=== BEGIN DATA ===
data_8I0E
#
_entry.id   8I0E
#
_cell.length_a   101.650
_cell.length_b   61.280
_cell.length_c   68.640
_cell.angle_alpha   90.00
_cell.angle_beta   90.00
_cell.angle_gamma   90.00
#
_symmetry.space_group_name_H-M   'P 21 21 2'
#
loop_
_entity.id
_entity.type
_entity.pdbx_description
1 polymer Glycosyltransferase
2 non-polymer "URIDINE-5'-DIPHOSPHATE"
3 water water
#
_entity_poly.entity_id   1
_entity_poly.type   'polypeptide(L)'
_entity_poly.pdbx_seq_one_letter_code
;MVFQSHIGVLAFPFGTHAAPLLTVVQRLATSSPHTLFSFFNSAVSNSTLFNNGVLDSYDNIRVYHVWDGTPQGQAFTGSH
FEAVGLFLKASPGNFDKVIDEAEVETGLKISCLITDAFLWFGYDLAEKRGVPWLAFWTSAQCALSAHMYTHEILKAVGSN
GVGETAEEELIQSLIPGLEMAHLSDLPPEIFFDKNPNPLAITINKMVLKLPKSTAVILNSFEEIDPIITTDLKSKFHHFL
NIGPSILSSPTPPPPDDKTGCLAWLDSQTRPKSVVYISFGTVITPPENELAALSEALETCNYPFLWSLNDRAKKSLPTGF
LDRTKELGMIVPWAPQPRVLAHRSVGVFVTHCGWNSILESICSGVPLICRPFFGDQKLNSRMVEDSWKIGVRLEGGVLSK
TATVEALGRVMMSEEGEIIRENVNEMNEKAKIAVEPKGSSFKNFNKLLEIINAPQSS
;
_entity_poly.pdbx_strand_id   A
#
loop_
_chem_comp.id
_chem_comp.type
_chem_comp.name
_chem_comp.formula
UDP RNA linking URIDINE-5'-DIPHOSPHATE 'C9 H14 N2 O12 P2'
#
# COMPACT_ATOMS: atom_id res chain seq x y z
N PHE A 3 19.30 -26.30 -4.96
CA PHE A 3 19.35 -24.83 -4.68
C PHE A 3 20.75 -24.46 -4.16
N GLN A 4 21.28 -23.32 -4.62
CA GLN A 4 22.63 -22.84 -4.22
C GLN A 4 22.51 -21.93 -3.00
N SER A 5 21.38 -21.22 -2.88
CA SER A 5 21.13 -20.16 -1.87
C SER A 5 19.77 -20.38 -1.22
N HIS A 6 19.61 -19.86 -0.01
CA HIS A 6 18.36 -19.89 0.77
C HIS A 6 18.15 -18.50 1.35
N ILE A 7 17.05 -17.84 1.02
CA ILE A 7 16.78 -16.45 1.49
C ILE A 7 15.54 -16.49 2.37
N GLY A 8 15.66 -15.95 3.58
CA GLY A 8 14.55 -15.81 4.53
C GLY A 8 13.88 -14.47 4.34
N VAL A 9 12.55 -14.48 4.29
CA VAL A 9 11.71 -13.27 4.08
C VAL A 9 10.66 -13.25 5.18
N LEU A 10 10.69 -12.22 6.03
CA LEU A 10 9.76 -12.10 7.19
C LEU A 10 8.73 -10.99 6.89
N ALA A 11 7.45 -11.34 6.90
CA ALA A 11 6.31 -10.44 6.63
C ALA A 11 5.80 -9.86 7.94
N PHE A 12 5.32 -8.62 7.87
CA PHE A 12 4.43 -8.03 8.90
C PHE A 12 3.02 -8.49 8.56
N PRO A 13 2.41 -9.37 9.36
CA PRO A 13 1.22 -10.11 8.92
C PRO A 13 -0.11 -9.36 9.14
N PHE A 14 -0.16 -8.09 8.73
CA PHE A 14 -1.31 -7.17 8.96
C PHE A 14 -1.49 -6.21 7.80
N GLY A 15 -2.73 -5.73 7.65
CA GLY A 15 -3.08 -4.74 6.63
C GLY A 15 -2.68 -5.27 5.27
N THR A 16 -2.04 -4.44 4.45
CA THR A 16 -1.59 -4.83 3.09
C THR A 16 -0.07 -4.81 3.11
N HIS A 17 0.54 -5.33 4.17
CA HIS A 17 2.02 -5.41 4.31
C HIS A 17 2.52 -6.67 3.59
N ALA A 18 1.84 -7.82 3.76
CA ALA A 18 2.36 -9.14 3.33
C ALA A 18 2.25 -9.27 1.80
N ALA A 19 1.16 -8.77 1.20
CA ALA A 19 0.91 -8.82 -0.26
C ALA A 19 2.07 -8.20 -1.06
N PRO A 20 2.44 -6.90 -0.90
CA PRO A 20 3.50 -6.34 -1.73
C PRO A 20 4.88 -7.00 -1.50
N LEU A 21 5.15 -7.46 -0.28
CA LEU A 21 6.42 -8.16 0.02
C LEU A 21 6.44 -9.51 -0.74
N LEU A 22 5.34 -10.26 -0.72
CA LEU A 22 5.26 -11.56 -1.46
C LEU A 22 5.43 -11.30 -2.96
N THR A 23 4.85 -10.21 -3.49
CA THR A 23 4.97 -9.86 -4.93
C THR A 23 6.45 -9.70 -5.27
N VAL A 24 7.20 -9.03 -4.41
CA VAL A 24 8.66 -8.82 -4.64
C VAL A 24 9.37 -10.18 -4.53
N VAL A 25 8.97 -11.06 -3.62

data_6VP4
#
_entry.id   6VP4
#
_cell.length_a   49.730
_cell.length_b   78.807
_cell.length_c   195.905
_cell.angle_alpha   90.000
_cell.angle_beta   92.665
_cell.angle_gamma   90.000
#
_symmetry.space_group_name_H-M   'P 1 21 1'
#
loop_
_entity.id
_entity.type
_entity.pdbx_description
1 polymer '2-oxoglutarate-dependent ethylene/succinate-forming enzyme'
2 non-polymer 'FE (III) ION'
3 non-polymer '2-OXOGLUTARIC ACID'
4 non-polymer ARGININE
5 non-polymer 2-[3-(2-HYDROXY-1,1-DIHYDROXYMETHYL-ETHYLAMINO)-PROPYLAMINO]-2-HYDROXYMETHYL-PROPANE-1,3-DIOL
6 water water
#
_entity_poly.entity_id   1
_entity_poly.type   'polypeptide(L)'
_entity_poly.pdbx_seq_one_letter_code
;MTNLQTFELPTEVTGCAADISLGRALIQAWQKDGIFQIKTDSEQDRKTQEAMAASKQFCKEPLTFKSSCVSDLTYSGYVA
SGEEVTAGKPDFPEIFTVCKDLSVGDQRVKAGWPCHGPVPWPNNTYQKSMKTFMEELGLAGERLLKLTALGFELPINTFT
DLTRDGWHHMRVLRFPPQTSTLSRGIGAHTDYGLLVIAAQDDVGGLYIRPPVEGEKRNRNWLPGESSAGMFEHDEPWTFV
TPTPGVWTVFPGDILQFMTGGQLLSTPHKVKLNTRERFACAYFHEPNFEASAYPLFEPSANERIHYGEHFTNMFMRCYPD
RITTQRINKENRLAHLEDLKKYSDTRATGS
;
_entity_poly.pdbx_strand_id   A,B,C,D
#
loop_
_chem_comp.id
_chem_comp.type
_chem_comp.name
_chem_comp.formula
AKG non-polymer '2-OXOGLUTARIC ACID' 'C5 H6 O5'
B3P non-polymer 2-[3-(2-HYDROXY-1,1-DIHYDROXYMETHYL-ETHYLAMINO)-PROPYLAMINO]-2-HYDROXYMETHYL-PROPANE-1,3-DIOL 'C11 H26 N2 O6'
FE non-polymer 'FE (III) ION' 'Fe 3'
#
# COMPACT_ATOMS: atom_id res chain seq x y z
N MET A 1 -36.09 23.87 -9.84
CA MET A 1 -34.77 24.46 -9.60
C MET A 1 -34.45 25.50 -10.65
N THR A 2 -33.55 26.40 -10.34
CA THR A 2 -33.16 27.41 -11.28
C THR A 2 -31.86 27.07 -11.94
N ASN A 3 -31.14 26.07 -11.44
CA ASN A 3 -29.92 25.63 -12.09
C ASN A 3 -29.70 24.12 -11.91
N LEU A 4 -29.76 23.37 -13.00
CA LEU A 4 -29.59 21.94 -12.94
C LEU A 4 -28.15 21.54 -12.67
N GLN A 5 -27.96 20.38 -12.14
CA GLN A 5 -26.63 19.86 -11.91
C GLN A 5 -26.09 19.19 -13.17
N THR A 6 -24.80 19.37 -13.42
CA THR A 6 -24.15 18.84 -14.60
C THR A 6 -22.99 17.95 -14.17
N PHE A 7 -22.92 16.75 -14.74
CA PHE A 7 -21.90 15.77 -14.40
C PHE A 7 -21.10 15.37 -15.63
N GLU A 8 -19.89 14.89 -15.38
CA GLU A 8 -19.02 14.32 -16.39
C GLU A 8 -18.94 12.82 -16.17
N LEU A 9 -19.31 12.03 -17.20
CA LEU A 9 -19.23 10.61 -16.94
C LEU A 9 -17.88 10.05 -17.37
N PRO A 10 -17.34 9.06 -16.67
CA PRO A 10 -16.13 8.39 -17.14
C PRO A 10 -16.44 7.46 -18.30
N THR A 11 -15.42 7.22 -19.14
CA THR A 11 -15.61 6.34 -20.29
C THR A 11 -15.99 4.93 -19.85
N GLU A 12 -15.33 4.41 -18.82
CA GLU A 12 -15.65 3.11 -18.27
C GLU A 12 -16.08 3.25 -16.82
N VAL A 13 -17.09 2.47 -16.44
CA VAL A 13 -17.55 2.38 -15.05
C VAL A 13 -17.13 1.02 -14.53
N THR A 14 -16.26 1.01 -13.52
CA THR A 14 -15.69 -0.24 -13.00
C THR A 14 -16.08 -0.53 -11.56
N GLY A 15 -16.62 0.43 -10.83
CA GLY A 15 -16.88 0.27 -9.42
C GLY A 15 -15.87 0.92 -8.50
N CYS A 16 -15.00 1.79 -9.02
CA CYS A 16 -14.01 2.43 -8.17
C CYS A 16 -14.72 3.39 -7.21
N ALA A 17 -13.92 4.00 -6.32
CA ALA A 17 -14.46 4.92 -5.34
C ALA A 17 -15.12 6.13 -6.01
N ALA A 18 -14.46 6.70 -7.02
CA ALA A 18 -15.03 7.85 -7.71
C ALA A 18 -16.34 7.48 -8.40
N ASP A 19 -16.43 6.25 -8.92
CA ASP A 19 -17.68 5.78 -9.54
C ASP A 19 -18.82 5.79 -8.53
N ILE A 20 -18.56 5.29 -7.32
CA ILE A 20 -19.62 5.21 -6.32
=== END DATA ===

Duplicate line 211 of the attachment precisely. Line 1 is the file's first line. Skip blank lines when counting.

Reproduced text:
N ILE A 20 -18.56 5.29 -7.32